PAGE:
The South-West Sydney Islamic Society (Ahmadiyya Anjuman Ishaat-I-Islam (Lahore) Australia) commenced its celebration of Prophet Mohammad Day on 24 November 2018, by acknowledging the traditional owners of this land, past and present. The Society hold this function annually to commemorate the life of Prophet Muhammad. This year the theme was on the universality of the Prophet. In addition to Society members, we had guests from different religious backgrounds.
I welcome you to the commemoration of Maulana Muhammad Ali. It is important for me to say this at the outset, that no way, shape or form we are giving Maulana Muhammad Ali the same or higher status to our Prophet, Hazrath Muhammad Mustapher. On the contrary, I will illustrate how Maulana Muhammad Ali strictly followed the footsteps of our Prophet Muhammad. It is important to note, people commemorate Mahatma Ghandi G, Martin Luther King and Nel-son Mandela. If people can commemorate these great personalities, then why can’t we commemorate the life of this saint Maulana Muhammad Ali. I used the word “saint” because his Christian nurse referred to him as a saint because she admired his close devotion to Allah SWT.
The Philosophy of the teachings of Islam was read at a conference at Lahore in 1896 By HMGA Sahib. The arguments were drawn only from the HQ and the presenters from other religions had to observe similar rules and if they presented anything outside of their scripture then they make an advance of a new book and not the one which they professes to support.
The first question relates to the three conditions of man. Which is about how the nafs (self) evolves from the animal state to moral and finally the spiritual state. Just like learning new skills at work empowers us, we must get to know the three states of our nafs so it empowers us to be better Muslims. If you feel you are in the animal state or the morale state, then what should you strive towards or what is the benchmark and what are the guiding principles to help us get there.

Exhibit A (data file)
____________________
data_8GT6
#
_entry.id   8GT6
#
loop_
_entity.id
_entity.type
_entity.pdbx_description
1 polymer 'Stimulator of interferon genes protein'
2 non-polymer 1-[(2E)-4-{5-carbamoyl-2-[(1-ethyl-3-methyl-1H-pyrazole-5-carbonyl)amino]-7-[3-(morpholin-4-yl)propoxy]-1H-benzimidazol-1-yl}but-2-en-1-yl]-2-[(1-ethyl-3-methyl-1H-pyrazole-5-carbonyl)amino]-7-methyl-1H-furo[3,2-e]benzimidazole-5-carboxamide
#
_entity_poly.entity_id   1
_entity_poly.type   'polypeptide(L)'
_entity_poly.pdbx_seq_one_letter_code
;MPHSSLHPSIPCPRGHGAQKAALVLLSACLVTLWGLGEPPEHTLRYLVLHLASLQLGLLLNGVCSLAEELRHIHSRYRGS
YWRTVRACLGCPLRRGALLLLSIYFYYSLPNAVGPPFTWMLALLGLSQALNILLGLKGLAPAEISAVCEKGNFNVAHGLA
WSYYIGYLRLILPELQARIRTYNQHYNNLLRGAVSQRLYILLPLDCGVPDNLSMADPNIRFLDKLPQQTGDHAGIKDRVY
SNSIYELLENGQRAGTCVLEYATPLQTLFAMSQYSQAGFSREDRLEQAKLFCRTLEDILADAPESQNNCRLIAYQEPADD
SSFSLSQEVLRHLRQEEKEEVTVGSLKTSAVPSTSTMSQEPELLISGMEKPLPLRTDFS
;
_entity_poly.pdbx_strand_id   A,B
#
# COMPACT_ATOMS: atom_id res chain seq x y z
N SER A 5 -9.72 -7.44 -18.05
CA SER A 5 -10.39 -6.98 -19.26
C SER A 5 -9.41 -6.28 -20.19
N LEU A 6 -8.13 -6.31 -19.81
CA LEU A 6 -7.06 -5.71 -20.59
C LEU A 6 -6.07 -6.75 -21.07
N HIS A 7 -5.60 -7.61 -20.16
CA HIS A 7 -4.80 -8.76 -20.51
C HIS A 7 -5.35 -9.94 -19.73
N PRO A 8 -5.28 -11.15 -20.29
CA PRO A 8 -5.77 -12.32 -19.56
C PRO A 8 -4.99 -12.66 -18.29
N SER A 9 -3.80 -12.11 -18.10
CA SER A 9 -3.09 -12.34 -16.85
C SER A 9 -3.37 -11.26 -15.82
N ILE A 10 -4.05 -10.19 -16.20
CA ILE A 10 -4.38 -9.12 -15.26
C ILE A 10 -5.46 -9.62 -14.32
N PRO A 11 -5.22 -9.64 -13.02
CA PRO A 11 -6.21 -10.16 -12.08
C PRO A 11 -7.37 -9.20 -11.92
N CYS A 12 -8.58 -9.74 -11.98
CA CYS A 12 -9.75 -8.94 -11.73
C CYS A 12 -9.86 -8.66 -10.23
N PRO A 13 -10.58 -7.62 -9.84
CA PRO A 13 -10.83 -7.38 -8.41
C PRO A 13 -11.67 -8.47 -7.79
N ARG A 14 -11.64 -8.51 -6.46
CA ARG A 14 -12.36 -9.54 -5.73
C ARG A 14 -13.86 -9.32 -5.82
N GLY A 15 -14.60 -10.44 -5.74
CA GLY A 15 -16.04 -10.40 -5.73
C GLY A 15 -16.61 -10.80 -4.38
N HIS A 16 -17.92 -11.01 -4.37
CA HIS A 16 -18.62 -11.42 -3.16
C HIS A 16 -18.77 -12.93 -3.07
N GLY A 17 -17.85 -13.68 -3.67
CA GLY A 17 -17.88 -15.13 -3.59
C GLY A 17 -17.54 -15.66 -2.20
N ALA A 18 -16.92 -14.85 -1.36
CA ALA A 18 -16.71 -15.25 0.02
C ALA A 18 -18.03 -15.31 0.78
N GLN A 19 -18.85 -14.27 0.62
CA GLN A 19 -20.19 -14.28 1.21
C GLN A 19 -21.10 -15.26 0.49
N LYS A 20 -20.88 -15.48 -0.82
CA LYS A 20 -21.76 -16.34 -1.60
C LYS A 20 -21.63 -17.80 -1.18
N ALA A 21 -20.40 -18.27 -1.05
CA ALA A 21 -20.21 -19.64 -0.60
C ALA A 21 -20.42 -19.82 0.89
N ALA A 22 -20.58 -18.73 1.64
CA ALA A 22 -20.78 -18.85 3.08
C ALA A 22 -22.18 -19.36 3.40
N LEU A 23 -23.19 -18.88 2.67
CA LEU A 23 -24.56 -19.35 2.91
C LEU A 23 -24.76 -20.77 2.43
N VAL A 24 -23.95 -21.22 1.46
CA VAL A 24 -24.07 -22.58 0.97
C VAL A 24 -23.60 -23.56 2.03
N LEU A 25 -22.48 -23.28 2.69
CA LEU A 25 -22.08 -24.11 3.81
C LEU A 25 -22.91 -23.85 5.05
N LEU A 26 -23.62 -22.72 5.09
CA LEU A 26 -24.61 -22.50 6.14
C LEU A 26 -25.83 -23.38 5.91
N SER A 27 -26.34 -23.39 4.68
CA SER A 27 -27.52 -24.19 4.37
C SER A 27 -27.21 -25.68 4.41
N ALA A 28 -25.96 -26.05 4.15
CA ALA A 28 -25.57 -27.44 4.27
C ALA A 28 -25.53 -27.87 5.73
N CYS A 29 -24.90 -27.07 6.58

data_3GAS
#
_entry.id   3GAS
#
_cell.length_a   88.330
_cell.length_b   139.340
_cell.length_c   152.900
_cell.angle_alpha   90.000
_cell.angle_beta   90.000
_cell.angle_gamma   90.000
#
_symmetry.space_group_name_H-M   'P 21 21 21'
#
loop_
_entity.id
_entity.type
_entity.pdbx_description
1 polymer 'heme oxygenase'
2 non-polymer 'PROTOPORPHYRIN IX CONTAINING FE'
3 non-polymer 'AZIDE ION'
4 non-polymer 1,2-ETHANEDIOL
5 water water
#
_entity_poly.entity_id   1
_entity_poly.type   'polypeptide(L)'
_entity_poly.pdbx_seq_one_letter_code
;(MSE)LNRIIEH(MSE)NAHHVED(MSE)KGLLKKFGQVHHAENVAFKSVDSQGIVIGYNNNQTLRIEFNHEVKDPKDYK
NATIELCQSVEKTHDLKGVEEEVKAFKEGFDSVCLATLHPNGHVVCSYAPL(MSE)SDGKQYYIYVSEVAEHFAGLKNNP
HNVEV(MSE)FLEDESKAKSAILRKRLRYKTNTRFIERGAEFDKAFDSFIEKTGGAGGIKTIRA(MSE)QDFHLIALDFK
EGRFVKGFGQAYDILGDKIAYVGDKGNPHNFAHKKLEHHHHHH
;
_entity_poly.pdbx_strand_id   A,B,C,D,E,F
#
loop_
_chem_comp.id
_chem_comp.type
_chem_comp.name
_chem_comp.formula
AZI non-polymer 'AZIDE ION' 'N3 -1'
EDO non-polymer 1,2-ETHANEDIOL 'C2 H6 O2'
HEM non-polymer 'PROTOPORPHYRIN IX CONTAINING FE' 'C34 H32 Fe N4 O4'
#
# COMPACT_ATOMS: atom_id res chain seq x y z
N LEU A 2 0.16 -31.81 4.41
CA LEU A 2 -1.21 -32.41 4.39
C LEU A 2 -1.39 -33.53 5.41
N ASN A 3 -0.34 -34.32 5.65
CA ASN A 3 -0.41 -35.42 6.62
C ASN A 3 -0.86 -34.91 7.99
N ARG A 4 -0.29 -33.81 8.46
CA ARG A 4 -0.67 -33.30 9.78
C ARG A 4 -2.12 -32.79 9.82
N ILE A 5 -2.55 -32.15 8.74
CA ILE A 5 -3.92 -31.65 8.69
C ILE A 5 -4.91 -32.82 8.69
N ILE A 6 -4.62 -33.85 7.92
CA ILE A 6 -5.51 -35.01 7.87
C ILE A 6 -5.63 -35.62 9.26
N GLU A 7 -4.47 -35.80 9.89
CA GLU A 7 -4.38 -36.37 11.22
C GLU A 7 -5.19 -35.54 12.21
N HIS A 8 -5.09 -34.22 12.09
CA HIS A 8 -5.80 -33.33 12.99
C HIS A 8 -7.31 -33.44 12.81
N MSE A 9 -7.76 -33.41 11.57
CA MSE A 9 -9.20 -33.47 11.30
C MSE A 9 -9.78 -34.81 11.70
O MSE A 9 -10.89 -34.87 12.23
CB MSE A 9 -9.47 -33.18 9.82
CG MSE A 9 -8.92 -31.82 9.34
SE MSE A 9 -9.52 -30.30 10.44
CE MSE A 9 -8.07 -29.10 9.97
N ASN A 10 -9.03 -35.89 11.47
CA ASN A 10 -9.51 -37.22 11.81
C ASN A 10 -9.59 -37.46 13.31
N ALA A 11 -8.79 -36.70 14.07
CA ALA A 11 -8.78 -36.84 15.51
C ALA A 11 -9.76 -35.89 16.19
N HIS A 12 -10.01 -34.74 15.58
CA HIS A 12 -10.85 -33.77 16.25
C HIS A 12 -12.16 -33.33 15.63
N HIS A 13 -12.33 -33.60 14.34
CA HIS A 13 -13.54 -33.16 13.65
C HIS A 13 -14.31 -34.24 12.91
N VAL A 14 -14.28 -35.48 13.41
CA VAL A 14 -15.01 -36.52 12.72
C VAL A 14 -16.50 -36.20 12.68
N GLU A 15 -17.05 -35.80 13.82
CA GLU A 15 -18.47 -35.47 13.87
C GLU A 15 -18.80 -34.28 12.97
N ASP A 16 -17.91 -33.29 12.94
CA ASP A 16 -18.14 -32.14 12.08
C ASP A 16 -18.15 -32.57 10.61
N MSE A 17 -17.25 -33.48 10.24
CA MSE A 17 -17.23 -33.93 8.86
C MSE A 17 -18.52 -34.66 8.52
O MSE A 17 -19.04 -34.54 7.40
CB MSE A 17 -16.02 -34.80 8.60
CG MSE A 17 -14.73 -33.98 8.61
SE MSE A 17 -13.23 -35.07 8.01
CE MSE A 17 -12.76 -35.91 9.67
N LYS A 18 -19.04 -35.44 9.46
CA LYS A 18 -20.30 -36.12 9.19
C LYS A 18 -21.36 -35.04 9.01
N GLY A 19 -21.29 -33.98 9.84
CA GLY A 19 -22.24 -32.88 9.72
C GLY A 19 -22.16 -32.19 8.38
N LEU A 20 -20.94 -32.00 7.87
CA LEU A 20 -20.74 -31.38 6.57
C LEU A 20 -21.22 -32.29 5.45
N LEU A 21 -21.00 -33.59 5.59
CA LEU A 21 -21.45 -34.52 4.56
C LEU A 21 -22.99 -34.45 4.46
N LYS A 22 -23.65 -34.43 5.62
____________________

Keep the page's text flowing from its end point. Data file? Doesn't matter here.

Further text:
Eid-ul-Fitr Mubarak and may Allah Subhanahu-Wa-Ta’ala continue to bless you and yours.It was a cold Winter morning but the warmth of the Masjid reminded us why we had flocked together from the different suburbs of Sydney in our best attire. It was the joyous festival of Eid-ul-Fitr after 30 days of fasting. It was a time to give thanks to the Almighty Allah and express joy and happiness at the completion of a month-long spiritual exercise. Young children were running around in excitement and our respected elders were hugging and congratulating their loved ones. The aroma of the food visited our nostrils.
Brother Ameen Sahu-Khan stood up and started the Takbir which encouraged everybody to join in. Not long after, the Takbir echoed in the Masjid. After a little while, Eid-ul-Fitr prayer commenced. Brother Ameen Sahu-Khan gave the Khutba, reminding us of the significance of Ramadan and how important it is for us to continue with the trend of the Holy month in keeping up with our good deeds.
The Secretary of the Jamaat read out to the congregation Hazrat Ameer’s message. Brother Ameen then concluded the official part of the function with a supplication.
The young and old gave each other big hugs and wished everybody well. The morning finished with fellowship and good food, all thanks to the Merciful and Compassionate Allah.
Ahmadiyya Anjuman Ishaat-I-Islam Australia wishes all Muslims Eid-ul-Fitr Mubarak
Firstly, I would like to this opportunity to congratulate the new board members of the Jamaat. May Allah the Greatest increase them with zeal and strong faith so they can continue propagating Islam. Since today was the AGM it only made sense to keep the tradition alive by presenting on instructions and guidelines of our Jamaat. My inspiration came from the book, “Instructions and Guidance of the Ahmadiyya Jamaat” by Maulana Muhammad Ali. Has anyone read the book? On the first page Maulana states that “For every Ahmadi to read from start to finish, and to note whatever applies to him and to put it into practice” Its only 27 pages and encourage you all to read it.
A while back I was having a discussion with my younger brother on the dinner table and he asked why is the Jamaat called Ahmadiyya Anjuman Ishaat-I-Islam and wouldn’t it be easier if we just called ourselves Muslims.